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Maine Voters Face Record Number of Citizen-Initiated Ballot Questions — Why?

Maine voters will decide a record five different citizen-initiated ballot questions when they go to the polls in November. The spike follows a national trend of politically active interest groups taking their causes directly to voters after they fail to get results in their legislatures.

When Gov. Paul LePage won a second term two years ago, Ben Chin, political director for the Maine People’s Alliance, knew that his political strategy would have to change.

“After the election we knew we were going to have at least four more years of divided government. To do anything big, we were probably going to have to go the ballot,” he says.

The MPA is just one of several progressive organizations that re-evaluated its plans after the 2014 election. LePage had won despite expensive and vigorous opposition campaigns by the groups. Also, Republicans made significant gains in the state Legislature, taking back control of the Senate.

So groups like the MPA had two choices: Fight a noisy but likely futile battle in the divided Legislature or, Chin says, use the state’s 106-year-old citizen initiative process to take the case directly to voters.

It became an easy decision.

“Very quickly it came back from them that raising the minimum wage was the top priority for what they felt would be the biggest, most transformative thing that we could do,” Chin says.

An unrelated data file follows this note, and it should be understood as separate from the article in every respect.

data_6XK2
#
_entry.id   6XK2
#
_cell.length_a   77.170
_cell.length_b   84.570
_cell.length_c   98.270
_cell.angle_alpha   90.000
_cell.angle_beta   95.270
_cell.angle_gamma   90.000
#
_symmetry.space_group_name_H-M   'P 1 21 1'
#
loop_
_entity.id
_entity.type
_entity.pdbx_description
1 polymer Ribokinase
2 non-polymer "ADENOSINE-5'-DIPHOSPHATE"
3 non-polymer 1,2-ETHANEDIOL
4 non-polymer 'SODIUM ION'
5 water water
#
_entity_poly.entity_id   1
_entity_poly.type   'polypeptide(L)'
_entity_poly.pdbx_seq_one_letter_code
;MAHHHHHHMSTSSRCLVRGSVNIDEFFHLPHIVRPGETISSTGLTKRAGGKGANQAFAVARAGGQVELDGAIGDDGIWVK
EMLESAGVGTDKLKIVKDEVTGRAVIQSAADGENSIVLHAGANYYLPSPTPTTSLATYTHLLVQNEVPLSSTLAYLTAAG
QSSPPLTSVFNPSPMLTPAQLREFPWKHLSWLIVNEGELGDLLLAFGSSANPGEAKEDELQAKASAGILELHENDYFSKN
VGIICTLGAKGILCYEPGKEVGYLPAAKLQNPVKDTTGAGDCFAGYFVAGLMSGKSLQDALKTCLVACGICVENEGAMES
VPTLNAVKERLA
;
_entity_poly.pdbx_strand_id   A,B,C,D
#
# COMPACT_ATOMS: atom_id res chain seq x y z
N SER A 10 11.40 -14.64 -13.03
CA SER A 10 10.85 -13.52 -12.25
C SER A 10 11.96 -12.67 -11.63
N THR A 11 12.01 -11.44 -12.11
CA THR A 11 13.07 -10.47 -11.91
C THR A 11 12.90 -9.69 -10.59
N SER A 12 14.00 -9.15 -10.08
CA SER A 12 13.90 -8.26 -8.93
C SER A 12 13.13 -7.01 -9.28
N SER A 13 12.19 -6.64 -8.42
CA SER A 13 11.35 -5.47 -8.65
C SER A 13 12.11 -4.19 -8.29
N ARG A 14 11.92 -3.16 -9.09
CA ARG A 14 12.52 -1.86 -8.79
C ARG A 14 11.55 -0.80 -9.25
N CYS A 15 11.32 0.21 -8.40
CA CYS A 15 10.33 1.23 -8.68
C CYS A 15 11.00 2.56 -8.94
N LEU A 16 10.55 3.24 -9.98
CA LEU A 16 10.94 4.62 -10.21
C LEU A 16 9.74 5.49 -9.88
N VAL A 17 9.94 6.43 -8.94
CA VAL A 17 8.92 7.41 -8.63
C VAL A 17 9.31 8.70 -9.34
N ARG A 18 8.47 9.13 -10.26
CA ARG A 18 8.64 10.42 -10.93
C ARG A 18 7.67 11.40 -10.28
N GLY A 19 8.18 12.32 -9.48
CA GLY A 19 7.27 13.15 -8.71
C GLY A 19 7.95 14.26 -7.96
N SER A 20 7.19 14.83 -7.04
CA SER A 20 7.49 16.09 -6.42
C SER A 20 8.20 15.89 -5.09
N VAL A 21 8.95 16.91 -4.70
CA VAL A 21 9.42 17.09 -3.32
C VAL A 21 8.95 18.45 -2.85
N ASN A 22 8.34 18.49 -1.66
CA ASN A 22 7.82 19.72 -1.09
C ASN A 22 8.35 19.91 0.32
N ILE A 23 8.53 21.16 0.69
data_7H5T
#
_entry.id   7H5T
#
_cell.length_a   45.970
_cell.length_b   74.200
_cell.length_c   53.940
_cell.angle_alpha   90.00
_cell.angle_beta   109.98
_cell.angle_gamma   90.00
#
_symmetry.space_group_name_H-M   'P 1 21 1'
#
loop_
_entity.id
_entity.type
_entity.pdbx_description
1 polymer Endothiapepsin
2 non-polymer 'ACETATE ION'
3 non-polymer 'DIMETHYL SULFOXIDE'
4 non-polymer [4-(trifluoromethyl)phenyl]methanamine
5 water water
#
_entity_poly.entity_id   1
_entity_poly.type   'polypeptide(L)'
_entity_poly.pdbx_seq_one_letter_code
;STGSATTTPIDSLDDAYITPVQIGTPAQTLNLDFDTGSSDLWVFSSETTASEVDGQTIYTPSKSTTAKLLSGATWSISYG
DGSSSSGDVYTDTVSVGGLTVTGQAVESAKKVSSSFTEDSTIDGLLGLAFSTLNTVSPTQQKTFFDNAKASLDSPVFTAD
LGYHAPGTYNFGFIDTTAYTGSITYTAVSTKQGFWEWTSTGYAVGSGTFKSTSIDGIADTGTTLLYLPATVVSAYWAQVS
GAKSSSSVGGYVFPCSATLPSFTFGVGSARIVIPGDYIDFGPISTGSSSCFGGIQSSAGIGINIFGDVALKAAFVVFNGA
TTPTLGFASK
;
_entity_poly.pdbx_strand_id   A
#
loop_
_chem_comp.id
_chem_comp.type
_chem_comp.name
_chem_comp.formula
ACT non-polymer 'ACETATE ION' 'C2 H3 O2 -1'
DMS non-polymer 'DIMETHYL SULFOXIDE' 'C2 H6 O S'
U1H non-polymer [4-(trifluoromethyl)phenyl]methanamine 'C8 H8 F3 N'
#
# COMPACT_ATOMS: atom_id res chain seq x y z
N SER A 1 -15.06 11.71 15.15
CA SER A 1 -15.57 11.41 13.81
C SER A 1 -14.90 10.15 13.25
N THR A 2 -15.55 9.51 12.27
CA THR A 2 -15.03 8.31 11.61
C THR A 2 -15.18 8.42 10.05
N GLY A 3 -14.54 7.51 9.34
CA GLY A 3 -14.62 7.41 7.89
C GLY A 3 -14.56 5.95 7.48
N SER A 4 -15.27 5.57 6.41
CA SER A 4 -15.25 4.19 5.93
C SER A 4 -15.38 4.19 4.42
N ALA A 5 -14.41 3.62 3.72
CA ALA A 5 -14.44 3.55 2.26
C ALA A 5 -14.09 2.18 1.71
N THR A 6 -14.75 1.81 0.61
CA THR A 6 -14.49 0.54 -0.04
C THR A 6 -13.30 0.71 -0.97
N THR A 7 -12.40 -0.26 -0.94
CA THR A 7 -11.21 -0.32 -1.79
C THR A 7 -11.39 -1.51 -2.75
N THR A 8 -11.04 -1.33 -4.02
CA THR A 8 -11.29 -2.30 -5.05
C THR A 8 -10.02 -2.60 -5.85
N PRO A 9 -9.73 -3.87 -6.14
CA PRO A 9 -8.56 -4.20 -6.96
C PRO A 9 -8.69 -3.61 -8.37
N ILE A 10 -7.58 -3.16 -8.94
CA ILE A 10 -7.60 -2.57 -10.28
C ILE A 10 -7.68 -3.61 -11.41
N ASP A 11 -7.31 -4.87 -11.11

Other groups have followed suit. A group backed by billionaire Michael Bloomberg is campaigning to enhance background checks on gun sales. The Maine Education Association is pushing a ballot question to increase education funding with a surcharge on families earning more than $200,000 a year. Another group wants to overhaul how elections are decided. And yet another organization wants to legalize marijuana.

There could have been more.

“This year we processed six initiatives, five of which qualified for the ballot for November. So five is our high water mark for a citizen initiative,” says Secretary of State Matt Dunlap.

Dunlap says there have been two other years when Maine voters have decided four ballot questions in a single election. But usually, it’s only one or two. And the spike in Maine comes after a 2014 election in which the number of ballot initiatives nationally was the lowest in 26 years.

Those numbers are climbing this year, in part because voter turnout was so low in 2014 that it made it easier for activists to qualify their measures for the ballot this year. But Maine saw very high turnout in 2014, and so was one of just three states where the bar was actually raised.

So what’s going on?

“Well, you know, you might sort of have the perfect storm going on in Maine,” says Jennie Bowser, a former senior fellow for the National Conference of State Legislatures, where she studied the history and use of ballot initiatives.

Bowser says an initiative is often a response to the actions, or inactions, of a state legislature. When a State House doesn’t line up with the perceived wishes of a state’s population, the citizen initiative is used to circumvent it.

Of course, there are some issues that lawmakers just don’t want to deal with, like gun control and marijuana legalization. And then there’s the fact that legislatures are increasingly resembling Congress — more partisan fights, more gridlock.

But it’s not always safe to assume that a ballot initiative represents some sort of popular revolt, Bowser says.